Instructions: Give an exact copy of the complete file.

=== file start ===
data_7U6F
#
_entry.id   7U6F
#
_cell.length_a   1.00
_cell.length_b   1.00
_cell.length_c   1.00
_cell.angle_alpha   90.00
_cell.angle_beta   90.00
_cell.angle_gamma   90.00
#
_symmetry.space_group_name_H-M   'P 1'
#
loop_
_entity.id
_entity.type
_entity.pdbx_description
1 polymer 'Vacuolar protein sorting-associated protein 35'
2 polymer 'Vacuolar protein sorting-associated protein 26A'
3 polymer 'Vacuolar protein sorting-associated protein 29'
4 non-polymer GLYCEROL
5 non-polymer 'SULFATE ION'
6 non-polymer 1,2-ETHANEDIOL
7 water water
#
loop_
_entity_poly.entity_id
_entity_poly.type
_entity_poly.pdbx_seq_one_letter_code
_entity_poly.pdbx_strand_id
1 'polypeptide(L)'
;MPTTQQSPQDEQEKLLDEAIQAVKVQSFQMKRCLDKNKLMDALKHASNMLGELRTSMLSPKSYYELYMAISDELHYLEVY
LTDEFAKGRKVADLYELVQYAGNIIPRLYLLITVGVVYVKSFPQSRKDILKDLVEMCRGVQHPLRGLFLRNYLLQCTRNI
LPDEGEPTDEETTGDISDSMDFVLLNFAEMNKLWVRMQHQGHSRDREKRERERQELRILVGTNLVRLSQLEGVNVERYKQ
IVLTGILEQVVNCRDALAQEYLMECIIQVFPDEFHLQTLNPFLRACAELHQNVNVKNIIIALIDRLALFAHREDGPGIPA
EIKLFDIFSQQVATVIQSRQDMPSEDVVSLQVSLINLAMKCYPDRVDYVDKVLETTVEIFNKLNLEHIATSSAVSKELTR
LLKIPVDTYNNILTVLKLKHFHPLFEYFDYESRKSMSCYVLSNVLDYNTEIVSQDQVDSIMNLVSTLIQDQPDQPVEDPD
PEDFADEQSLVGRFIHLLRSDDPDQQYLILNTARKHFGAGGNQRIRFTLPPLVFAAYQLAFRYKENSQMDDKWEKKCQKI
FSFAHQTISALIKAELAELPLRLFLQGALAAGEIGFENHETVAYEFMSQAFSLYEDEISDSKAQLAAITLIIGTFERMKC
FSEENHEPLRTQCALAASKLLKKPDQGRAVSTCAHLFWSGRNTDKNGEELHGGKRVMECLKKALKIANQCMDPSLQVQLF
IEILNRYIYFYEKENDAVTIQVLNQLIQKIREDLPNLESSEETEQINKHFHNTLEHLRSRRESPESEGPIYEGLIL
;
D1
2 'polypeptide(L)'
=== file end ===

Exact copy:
data_7U6F
#
_entry.id   7U6F
#
_cell.length_a   1.00
_cell.length_b   1.00
_cell.length_c   1.00
_cell.angle_alpha   90.00
_cell.angle_beta   90.00
_cell.angle_gamma   90.00
#
_symmetry.space_group_name_H-M   'P 1'
#
loop_
_entity.id
_entity.type
_entity.pdbx_description
1 polymer 'Vacuolar protein sorting-associated protein 35'
2 polymer 'Vacuolar protein sorting-associated protein 26A'
3 polymer 'Vacuolar protein sorting-associated protein 29'
4 non-polymer GLYCEROL
5 non-polymer 'SULFATE ION'
6 non-polymer 1,2-ETHANEDIOL
7 water water
#
loop_
_entity_poly.entity_id
_entity_poly.type
_entity_poly.pdbx_seq_one_letter_code
_entity_poly.pdbx_strand_id
1 'polypeptide(L)'
;MPTTQQSPQDEQEKLLDEAIQAVKVQSFQMKRCLDKNKLMDALKHASNMLGELRTSMLSPKSYYELYMAISDELHYLEVY
LTDEFAKGRKVADLYELVQYAGNIIPRLYLLITVGVVYVKSFPQSRKDILKDLVEMCRGVQHPLRGLFLRNYLLQCTRNI
LPDEGEPTDEETTGDISDSMDFVLLNFAEMNKLWVRMQHQGHSRDREKRERERQELRILVGTNLVRLSQLEGVNVERYKQ
IVLTGILEQVVNCRDALAQEYLMECIIQVFPDEFHLQTLNPFLRACAELHQNVNVKNIIIALIDRLALFAHREDGPGIPA
EIKLFDIFSQQVATVIQSRQDMPSEDVVSLQVSLINLAMKCYPDRVDYVDKVLETTVEIFNKLNLEHIATSSAVSKELTR
LLKIPVDTYNNILTVLKLKHFHPLFEYFDYESRKSMSCYVLSNVLDYNTEIVSQDQVDSIMNLVSTLIQDQPDQPVEDPD
PEDFADEQSLVGRFIHLLRSDDPDQQYLILNTARKHFGAGGNQRIRFTLPPLVFAAYQLAFRYKENSQMDDKWEKKCQKI
FSFAHQTISALIKAELAELPLRLFLQGALAAGEIGFENHETVAYEFMSQAFSLYEDEISDSKAQLAAITLIIGTFERMKC
FSEENHEPLRTQCALAASKLLKKPDQGRAVSTCAHLFWSGRNTDKNGEELHGGKRVMECLKKALKIANQCMDPSLQVQLF
IEILNRYIYFYEKENDAVTIQVLNQLIQKIREDLPNLESSEETEQINKHFHNTLEHLRSRRESPESEGPIYEGLIL
;
D1
2 'polypeptide(L)'